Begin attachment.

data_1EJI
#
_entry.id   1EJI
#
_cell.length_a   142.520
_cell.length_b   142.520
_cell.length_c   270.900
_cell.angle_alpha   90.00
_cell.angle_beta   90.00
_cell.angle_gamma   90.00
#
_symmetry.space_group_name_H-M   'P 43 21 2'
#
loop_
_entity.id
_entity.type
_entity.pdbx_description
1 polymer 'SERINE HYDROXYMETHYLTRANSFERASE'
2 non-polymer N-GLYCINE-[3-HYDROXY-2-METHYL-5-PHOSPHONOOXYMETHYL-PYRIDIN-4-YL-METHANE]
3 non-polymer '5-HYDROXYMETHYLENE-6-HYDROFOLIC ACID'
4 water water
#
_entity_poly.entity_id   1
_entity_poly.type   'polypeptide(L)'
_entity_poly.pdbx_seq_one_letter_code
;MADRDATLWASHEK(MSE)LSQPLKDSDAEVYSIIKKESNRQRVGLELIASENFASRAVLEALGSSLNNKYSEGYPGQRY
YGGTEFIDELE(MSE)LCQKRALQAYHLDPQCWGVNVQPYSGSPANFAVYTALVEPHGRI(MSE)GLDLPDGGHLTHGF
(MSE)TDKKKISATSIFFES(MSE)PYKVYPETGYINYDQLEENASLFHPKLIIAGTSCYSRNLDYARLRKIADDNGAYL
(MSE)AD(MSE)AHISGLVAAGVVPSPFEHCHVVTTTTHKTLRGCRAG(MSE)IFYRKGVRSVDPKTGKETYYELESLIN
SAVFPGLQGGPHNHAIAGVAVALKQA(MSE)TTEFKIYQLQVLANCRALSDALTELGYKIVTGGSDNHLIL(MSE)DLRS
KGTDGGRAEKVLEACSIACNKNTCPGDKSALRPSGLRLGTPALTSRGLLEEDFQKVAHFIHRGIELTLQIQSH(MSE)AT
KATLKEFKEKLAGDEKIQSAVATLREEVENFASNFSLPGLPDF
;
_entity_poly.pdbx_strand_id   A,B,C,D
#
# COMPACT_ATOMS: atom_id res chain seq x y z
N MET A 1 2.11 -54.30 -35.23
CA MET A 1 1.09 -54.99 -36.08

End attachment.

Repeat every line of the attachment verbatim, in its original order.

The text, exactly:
data_1EJI
#
_entry.id   1EJI
#
_cell.length_a   142.520
_cell.length_b   142.520
_cell.length_c   270.900
_cell.angle_alpha   90.00
_cell.angle_beta   90.00
_cell.angle_gamma   90.00
#
_symmetry.space_group_name_H-M   'P 43 21 2'
#
loop_
_entity.id
_entity.type
_entity.pdbx_description
1 polymer 'SERINE HYDROXYMETHYLTRANSFERASE'
2 non-polymer N-GLYCINE-[3-HYDROXY-2-METHYL-5-PHOSPHONOOXYMETHYL-PYRIDIN-4-YL-METHANE]
3 non-polymer '5-HYDROXYMETHYLENE-6-HYDROFOLIC ACID'
4 water water
#
_entity_poly.entity_id   1
_entity_poly.type   'polypeptide(L)'
_entity_poly.pdbx_seq_one_letter_code
;MADRDATLWASHEK(MSE)LSQPLKDSDAEVYSIIKKESNRQRVGLELIASENFASRAVLEALGSSLNNKYSEGYPGQRY
YGGTEFIDELE(MSE)LCQKRALQAYHLDPQCWGVNVQPYSGSPANFAVYTALVEPHGRI(MSE)GLDLPDGGHLTHGF
(MSE)TDKKKISATSIFFES(MSE)PYKVYPETGYINYDQLEENASLFHPKLIIAGTSCYSRNLDYARLRKIADDNGAYL
(MSE)AD(MSE)AHISGLVAAGVVPSPFEHCHVVTTTTHKTLRGCRAG(MSE)IFYRKGVRSVDPKTGKETYYELESLIN
SAVFPGLQGGPHNHAIAGVAVALKQA(MSE)TTEFKIYQLQVLANCRALSDALTELGYKIVTGGSDNHLIL(MSE)DLRS
KGTDGGRAEKVLEACSIACNKNTCPGDKSALRPSGLRLGTPALTSRGLLEEDFQKVAHFIHRGIELTLQIQSH(MSE)AT
KATLKEFKEKLAGDEKIQSAVATLREEVENFASNFSLPGLPDF
;
_entity_poly.pdbx_strand_id   A,B,C,D
#
# COMPACT_ATOMS: atom_id res chain seq x y z
N MET A 1 2.11 -54.30 -35.23
CA MET A 1 1.09 -54.99 -36.08